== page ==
I appear to have gotten CUDA working.
Here are some notes on what does and doesn’t work for a legacy card.
1: I never got it working on 18.04LTS or 20.04LTS because the versions of the CUDA toolkit it installed were too modern and overwrote the 390.xx driver required for the GT730 with a more recent driver.
2: when I used meta packages to disallow installation of a newer driver, it still didn’t work because the version of gcc on post-16.04 is higher than the compiler directives for the 390.xx module. It is possible to install multiple instances of gcc and use apt update-alternatives (see https://linuxconfig.org/how-to-switch-between-multiple-gcc-and-g-compiler-versions-on-ubuntu-20-04-lts-focal-fossa) but I did not get this to actually work.
So stick with 16.04LTS.
I used Problem installing NVIDIA 390.42 driver on Ubuntu 16.04 specifically the suggestions of installing cuda, then adding the ppa, then installing the driver. This didn’t work because apt couldn’t find the appropriate 390 driver in the given sources, and trying to download the 390.132.run file directly from nvidia had conflicts with a driver that the CUDA installation through dpkg had already installed. Purging the already installed driver also purged CUDA.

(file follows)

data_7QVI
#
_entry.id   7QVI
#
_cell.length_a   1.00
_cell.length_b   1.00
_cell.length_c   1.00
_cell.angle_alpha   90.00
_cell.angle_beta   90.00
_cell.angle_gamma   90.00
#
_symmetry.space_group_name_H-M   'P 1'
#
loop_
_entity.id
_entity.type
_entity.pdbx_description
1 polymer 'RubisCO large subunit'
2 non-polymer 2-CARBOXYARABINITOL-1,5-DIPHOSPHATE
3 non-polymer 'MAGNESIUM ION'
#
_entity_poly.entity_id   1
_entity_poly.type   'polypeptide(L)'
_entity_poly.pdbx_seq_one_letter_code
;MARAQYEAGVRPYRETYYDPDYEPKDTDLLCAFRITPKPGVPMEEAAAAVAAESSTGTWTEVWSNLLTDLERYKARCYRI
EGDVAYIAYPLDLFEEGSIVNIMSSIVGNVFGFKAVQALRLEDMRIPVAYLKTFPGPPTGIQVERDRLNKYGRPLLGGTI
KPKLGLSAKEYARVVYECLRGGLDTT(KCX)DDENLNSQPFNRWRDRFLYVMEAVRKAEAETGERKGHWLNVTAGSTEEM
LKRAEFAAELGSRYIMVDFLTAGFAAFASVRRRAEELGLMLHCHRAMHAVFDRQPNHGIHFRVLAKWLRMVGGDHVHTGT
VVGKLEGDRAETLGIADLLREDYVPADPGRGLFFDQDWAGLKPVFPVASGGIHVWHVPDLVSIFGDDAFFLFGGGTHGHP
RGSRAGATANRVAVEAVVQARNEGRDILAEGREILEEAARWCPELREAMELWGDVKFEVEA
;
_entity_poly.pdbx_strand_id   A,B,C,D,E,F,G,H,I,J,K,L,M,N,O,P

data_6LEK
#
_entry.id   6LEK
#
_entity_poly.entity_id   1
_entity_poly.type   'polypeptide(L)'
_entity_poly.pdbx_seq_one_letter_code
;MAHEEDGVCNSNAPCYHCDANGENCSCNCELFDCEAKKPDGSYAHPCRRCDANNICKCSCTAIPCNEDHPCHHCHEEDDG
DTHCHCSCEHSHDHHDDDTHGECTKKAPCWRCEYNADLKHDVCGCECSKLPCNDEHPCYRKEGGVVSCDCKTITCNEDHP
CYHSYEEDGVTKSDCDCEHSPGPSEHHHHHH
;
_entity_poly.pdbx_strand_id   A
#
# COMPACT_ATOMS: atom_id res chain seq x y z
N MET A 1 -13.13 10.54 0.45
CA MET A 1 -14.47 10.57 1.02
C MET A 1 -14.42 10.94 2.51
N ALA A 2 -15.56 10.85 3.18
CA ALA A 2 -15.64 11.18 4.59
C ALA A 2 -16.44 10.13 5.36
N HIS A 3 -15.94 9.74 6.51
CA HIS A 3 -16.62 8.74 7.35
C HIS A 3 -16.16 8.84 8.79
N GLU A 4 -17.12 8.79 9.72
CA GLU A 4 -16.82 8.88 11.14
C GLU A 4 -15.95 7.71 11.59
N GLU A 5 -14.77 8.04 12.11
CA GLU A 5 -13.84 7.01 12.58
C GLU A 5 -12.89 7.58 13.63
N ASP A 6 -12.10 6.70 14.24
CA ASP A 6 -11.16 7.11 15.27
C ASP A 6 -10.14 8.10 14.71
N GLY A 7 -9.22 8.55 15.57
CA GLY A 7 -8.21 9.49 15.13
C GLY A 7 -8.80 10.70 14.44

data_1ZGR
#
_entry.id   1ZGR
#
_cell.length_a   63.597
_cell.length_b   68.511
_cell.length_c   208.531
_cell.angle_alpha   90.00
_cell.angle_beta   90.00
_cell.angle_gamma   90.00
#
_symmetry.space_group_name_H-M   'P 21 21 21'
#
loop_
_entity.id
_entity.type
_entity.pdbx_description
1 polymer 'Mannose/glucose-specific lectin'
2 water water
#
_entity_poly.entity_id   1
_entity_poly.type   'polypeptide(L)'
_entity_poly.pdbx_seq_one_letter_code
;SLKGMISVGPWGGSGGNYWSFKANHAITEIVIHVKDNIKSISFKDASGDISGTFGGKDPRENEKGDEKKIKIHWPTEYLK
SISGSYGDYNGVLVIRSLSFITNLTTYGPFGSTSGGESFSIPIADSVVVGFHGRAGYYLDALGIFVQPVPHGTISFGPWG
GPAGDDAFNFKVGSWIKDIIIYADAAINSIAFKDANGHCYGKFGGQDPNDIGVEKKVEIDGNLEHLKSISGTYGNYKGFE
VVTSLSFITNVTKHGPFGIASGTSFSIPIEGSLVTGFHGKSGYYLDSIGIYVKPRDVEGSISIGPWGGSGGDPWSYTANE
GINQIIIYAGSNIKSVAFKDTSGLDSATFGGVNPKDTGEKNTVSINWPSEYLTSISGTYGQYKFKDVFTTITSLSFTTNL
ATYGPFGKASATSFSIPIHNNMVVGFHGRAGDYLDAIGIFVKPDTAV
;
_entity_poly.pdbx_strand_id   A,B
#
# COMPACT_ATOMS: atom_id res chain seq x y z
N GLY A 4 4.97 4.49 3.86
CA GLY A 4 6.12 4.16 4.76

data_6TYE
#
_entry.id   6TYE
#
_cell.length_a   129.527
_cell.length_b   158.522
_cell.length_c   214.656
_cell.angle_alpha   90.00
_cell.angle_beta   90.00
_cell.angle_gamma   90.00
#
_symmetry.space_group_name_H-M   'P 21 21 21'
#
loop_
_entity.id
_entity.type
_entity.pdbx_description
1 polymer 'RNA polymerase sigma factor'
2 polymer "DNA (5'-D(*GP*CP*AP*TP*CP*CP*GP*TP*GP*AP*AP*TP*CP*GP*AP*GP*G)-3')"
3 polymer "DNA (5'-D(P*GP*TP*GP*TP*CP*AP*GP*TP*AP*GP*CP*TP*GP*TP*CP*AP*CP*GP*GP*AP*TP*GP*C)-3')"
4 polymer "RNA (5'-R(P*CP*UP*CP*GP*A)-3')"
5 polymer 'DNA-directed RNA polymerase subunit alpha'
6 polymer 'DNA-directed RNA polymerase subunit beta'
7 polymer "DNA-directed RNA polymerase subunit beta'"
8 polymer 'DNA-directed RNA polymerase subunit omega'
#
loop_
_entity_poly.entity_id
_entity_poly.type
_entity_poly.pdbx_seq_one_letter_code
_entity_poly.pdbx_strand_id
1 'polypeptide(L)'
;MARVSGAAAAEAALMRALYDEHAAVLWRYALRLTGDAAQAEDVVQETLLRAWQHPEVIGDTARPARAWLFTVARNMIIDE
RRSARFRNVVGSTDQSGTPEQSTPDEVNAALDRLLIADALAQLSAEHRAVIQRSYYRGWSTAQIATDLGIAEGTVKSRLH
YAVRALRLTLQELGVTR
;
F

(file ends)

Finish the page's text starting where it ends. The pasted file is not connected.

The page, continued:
At the bottom of the page, someone else suggested a way to get this working on 18.04LTS, that didn’t work when I tried it on 18.04 but did work on 16.04LTS:
download the 390 driver (but not from the PPA because apt can’t find it: I used the 390.132 downloaded directly from nvidia)
remove/blacklist the nouveau driver: https://askubuntu.com/questions/841876/how-to-disable-nouveau-kernel-driver
go into single user mode, shut down xwindows via service lightdm stop, then execute the driver .run file
then download the cuda .deb, update sources, and apt-get install cuda toolkit, as in the example.
The nvidia documentation may be correct for 10.xx versions of cuda but is not for 9.1: nsight is located in /usr/local/cuda-9.1/bin and can be run by ./nsight. Its version number matches the cuda toolkit version number, for when you’re setting up your $PATH.